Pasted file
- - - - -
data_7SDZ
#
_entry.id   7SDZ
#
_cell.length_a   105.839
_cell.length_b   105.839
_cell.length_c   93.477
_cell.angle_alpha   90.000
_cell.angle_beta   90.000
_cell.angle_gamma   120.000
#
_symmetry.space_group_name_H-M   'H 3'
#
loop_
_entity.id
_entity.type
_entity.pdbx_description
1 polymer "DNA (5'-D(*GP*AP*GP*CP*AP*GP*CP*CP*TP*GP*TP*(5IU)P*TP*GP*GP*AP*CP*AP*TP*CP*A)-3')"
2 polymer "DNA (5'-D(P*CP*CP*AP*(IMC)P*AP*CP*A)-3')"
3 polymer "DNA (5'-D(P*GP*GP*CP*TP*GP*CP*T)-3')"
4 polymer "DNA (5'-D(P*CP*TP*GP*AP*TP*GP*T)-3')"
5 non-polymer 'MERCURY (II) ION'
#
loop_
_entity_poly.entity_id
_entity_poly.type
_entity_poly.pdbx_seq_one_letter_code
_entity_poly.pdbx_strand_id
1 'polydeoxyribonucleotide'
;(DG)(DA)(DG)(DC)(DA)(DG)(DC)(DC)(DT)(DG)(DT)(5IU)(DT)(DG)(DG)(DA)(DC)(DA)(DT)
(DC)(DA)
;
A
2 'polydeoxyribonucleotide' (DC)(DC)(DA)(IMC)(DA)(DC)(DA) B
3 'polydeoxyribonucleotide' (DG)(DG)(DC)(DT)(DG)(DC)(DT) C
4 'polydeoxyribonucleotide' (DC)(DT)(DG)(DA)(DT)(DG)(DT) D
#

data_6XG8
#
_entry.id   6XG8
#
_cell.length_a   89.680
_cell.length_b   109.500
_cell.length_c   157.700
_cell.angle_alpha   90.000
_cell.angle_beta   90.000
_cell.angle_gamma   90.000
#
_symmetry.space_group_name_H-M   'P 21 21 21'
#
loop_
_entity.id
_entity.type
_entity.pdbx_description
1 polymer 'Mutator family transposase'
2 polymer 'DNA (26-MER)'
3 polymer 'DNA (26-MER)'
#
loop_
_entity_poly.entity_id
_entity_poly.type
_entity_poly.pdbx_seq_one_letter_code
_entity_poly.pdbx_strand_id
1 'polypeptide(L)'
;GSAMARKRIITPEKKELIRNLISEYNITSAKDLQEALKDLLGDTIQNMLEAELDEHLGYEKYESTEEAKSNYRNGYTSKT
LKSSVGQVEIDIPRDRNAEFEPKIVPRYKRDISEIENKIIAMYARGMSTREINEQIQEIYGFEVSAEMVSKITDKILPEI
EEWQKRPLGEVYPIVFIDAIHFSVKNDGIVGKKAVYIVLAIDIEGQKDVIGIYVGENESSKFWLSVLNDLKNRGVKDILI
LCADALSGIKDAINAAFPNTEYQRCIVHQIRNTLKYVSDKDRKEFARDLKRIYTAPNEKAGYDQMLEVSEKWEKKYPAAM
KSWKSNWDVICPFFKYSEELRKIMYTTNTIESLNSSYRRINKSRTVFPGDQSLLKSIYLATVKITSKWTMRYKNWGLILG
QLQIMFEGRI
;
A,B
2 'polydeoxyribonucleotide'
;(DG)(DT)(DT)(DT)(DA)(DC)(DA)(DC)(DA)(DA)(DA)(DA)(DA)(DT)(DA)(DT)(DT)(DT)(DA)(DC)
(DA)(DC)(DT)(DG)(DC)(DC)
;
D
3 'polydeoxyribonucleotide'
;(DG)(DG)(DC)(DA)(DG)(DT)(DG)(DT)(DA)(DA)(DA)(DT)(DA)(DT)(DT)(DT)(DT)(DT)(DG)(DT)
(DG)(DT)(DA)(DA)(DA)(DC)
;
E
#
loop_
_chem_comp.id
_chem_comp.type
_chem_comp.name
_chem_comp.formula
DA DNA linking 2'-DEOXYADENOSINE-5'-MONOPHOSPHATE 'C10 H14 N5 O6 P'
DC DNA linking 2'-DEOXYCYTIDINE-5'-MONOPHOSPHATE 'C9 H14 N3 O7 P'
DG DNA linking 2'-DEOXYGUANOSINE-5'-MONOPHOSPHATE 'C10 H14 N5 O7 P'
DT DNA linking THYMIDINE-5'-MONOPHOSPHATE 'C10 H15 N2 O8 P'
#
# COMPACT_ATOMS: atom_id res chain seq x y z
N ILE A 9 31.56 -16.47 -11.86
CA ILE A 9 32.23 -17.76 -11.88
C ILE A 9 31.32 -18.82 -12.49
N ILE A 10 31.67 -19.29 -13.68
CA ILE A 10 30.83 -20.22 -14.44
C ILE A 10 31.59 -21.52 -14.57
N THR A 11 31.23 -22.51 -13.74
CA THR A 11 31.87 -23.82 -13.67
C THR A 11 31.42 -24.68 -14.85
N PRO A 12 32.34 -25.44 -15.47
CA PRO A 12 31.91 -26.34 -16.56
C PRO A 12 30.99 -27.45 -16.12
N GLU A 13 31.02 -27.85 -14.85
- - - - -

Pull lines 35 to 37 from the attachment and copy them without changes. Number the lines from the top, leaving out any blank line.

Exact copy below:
3 'polydeoxyribonucleotide' (DG)(DG)(DC)(DT)(DG)(DC)(DT) C
4 'polydeoxyribonucleotide' (DC)(DT)(DG)(DA)(DT)(DG)(DT) D
#